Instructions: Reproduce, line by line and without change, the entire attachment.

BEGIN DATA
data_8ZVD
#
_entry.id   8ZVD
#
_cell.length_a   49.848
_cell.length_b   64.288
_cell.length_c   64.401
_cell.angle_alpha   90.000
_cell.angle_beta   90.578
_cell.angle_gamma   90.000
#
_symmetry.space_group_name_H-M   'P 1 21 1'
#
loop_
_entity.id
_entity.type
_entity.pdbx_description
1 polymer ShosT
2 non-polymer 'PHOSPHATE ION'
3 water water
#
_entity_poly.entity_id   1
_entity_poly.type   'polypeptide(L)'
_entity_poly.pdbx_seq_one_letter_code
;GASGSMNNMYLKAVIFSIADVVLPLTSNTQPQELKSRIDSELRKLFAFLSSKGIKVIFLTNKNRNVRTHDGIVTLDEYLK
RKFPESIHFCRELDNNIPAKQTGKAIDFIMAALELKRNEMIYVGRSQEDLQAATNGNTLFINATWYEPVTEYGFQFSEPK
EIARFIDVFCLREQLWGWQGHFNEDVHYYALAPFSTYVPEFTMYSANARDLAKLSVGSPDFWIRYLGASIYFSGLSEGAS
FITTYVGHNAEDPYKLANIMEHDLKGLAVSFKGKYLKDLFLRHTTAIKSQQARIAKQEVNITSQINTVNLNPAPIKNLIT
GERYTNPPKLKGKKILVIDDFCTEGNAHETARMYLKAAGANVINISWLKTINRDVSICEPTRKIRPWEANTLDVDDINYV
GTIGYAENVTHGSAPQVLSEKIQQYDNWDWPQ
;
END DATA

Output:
data_8ZVD
#
_entry.id   8ZVD
#
_cell.length_a   49.848
_cell.length_b   64.288
_cell.length_c   64.401
_cell.angle_alpha   90.000
_cell.angle_beta   90.578
_cell.angle_gamma   90.000
#
_symmetry.space_group_name_H-M   'P 1 21 1'
#
loop_
_entity.id
_entity.type
_entity.pdbx_description
1 polymer ShosT
2 non-polymer 'PHOSPHATE ION'
3 water water
#
_entity_poly.entity_id   1
_entity_poly.type   'polypeptide(L)'
_entity_poly.pdbx_seq_one_letter_code
;GASGSMNNMYLKAVIFSIADVVLPLTSNTQPQELKSRIDSELRKLFAFLSSKGIKVIFLTNKNRNVRTHDGIVTLDEYLK
RKFPESIHFCRELDNNIPAKQTGKAIDFIMAALELKRNEMIYVGRSQEDLQAATNGNTLFINATWYEPVTEYGFQFSEPK
EIARFIDVFCLREQLWGWQGHFNEDVHYYALAPFSTYVPEFTMYSANARDLAKLSVGSPDFWIRYLGASIYFSGLSEGAS
FITTYVGHNAEDPYKLANIMEHDLKGLAVSFKGKYLKDLFLRHTTAIKSQQARIAKQEVNITSQINTVNLNPAPIKNLIT
GERYTNPPKLKGKKILVIDDFCTEGNAHETARMYLKAAGANVINISWLKTINRDVSICEPTRKIRPWEANTLDVDDINYV
GTIGYAENVTHGSAPQVLSEKIQQYDNWDWPQ
;